I rise tonight to report on an amazing experience that I shared with Linda Burney, the member for Barton, and Senator Malarndirri McCarthy a couple of weeks ago up in the Pilbara. We had the absolute privilege and honour to meet with 100 women from right across the Pilbara. We met on the lands of the Ngarluma and Yindjibarndi peoples in Roebourne. We met at the cultural centre. We met with women to talk about and listen to the issues of concern to them.
I really want to pay tribute tonight to the amazing women in the Pilbara who assisted us and participated on the day. Thank you to Aunty Elaine Clifton, who welcomed us so warmly to country. Thank you also to Josie Alec and Jolleen Hicks, who worked with us before the event and during the event. Watching them as potential leaders and emerging leaders working with the other women and seeing the respect that they received across the room was absolutely amazing. They are true leaders. Josie led us at the end of the day in a song in language. She's quite an accomplished country singer. Look her up. She's definitely worth listening to.
We had Aboriginal women scribing on the day. I would like to thank Aunty Joyce Drummond, Esther Montgomery, Val Ross, Julie Walker, Natasha Walker, Shanine Ryan and Michelle Adams, who so freely gave their time and made sure that the day worked. The women wanted us to record and listen to their issues around health and wellbeing; education and youth; culture, country and language; housing and homelessness. These are topics that, in consultation with the women, we put together on the day. We've just about finished writing the report. The report will go back to those women and we will develop together a roadmap for trying to achieve some change that's so desperately needed by these women. They want to make sure that services they receive from government are culturally safe for the region and that service providers are trained in how to operate in a culturally appropriate manner. They want to create opportunities for local Aboriginal members of the community to be trained and provided with leadership roles in different services rather than just flying someone in and flying someone out who has no rapport with the community. Women told us that the white government cars leave communities on Friday and come back on Monday.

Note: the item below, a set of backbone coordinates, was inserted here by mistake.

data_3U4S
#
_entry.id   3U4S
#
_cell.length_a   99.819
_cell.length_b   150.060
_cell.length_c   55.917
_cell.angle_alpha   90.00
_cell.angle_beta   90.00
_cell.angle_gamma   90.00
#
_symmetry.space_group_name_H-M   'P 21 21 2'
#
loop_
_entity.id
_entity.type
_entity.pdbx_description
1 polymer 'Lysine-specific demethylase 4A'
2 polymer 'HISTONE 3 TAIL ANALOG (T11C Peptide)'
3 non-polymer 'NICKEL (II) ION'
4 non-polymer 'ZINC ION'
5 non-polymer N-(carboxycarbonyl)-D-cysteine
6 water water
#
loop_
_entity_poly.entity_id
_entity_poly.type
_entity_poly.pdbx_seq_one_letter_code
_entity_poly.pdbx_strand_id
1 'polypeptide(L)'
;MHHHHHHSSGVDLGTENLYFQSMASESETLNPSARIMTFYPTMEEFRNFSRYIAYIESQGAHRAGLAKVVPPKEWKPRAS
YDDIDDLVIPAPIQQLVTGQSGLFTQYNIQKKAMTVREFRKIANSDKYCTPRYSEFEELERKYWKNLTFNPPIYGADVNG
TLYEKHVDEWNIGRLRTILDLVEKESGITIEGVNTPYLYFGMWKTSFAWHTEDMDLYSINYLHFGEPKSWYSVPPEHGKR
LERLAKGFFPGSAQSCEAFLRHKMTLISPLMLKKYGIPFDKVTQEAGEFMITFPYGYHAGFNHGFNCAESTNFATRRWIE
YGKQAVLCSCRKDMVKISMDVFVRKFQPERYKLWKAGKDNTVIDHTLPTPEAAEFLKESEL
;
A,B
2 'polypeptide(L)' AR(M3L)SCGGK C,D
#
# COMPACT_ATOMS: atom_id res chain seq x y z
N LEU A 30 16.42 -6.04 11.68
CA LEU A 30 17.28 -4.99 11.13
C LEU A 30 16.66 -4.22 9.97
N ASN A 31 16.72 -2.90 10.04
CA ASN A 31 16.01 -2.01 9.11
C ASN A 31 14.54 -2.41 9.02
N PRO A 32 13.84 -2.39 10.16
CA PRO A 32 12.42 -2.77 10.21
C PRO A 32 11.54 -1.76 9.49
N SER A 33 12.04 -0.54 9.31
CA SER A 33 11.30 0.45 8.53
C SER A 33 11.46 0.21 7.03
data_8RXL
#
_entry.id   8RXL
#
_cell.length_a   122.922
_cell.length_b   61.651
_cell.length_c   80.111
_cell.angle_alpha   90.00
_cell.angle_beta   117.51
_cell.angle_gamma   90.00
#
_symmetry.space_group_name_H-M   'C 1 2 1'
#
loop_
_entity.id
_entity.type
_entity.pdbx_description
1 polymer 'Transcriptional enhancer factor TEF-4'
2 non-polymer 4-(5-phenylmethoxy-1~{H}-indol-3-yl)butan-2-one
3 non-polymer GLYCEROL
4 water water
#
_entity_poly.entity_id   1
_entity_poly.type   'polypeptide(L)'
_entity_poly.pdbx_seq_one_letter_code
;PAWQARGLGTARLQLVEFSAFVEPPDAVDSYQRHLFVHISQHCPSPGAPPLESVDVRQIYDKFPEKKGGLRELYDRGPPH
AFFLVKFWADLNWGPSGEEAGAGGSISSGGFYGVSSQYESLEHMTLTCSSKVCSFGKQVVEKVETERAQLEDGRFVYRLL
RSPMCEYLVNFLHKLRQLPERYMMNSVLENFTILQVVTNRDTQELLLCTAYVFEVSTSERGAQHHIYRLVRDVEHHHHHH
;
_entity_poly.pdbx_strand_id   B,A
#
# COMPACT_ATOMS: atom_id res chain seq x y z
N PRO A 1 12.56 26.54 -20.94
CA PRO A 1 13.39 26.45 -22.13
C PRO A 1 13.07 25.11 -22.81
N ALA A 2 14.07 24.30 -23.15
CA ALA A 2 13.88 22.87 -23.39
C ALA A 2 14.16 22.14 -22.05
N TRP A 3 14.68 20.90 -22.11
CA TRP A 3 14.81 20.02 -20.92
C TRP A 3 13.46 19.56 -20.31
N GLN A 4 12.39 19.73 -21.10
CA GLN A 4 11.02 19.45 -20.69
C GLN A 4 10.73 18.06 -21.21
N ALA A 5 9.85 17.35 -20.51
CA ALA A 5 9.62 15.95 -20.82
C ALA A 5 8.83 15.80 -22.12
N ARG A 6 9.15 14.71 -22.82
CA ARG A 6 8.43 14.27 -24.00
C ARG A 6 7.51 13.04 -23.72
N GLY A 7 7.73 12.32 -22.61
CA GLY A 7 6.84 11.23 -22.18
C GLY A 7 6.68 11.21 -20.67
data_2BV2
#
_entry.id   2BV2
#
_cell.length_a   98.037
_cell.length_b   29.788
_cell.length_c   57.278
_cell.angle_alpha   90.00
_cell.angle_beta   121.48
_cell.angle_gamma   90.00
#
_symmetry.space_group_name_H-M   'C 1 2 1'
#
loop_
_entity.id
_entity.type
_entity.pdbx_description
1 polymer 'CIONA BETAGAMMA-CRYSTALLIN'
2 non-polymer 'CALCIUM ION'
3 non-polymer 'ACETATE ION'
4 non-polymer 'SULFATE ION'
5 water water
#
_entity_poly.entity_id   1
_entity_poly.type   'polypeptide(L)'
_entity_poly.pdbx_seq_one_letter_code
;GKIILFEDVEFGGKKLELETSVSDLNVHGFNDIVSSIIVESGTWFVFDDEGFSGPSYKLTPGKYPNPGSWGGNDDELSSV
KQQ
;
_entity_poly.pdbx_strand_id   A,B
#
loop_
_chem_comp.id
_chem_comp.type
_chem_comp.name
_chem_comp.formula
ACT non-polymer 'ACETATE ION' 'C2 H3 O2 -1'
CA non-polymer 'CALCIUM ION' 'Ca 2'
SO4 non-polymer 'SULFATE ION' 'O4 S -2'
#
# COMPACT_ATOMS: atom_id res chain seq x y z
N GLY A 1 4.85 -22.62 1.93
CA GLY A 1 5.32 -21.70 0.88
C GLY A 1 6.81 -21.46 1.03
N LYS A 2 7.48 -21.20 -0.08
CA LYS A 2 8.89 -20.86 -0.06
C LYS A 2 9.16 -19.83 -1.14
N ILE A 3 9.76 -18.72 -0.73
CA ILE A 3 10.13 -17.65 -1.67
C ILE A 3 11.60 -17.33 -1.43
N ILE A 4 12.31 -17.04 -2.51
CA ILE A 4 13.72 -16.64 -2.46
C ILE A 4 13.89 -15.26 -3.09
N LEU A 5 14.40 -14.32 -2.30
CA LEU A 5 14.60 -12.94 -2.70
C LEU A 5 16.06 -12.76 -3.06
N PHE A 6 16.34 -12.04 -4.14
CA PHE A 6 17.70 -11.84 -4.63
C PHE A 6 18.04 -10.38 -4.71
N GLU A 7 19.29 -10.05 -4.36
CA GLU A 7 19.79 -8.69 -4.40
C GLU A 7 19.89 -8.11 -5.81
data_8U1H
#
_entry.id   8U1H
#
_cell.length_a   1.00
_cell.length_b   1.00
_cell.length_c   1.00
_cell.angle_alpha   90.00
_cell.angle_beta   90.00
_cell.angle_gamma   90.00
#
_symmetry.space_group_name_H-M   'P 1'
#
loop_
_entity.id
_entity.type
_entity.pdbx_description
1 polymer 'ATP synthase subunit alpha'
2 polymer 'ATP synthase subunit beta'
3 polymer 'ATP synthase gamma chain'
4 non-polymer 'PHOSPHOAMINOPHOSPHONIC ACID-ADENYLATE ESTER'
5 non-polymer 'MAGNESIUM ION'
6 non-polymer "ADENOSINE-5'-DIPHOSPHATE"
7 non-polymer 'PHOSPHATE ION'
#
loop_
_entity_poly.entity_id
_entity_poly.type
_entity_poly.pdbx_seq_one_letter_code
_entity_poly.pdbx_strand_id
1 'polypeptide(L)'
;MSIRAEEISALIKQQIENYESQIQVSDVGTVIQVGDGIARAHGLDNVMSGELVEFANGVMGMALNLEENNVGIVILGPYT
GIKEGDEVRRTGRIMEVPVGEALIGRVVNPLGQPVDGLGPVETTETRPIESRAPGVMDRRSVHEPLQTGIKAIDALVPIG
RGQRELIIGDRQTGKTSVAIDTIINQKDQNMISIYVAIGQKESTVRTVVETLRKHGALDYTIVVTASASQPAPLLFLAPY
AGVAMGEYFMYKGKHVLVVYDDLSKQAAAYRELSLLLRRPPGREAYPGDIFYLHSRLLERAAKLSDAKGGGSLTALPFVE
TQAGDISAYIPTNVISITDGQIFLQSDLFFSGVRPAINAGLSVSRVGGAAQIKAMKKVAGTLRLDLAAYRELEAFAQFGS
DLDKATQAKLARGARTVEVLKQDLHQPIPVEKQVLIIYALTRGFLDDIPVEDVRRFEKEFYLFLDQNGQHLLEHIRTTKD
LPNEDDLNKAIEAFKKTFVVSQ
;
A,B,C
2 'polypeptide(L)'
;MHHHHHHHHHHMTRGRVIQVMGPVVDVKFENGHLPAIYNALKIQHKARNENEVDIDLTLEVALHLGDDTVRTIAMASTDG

They want their youth to be healthy, they want them to be educated and, most importantly, they want them to have access to their own language. We heard women speak passionately about the need to learn language when what's offered in their school is Japanese or Indonesian. Those are well respected languages, but their own native language is not offered. It's time we stopped doing that. Let's make Indigenous languages available for kids to learn. They want the perpetual funding cycle—having to reapply every two to three years—to stop. They want to see long-term funding for programs so that they can get answers to issues, put real policy decisions in place and know that they can create real change, because they would not be having the funding base forever changed.
During the lunchbreak we had a film presented to us by a local woman called May Byrne—Gunthay to Gunthay, which means 'Grandmother to Grandchild'—and we saw the beautiful relationship that May has with her grandchild as she took the child out on country and taught the child about country. The film was made in May's country at Karijini National Park.
The women eagerly supported the forum. Many of them said it hadn't been done before. We had women from not just Roebourne but Wickham, Port Hedland, South Hedland, Karratha and Yandeyarra. We thank the Aboriginal-led organisations that made sure the women got there. We also thank Yara Pilbara, AAB Australia and the WA Labor Party for so generously sponsoring the events, because, obviously, things don't just happen; they need to be well funded. I look forward to a continued relationship with these women. I'm very excited about going back and presenting our report to them and developing our roadmap.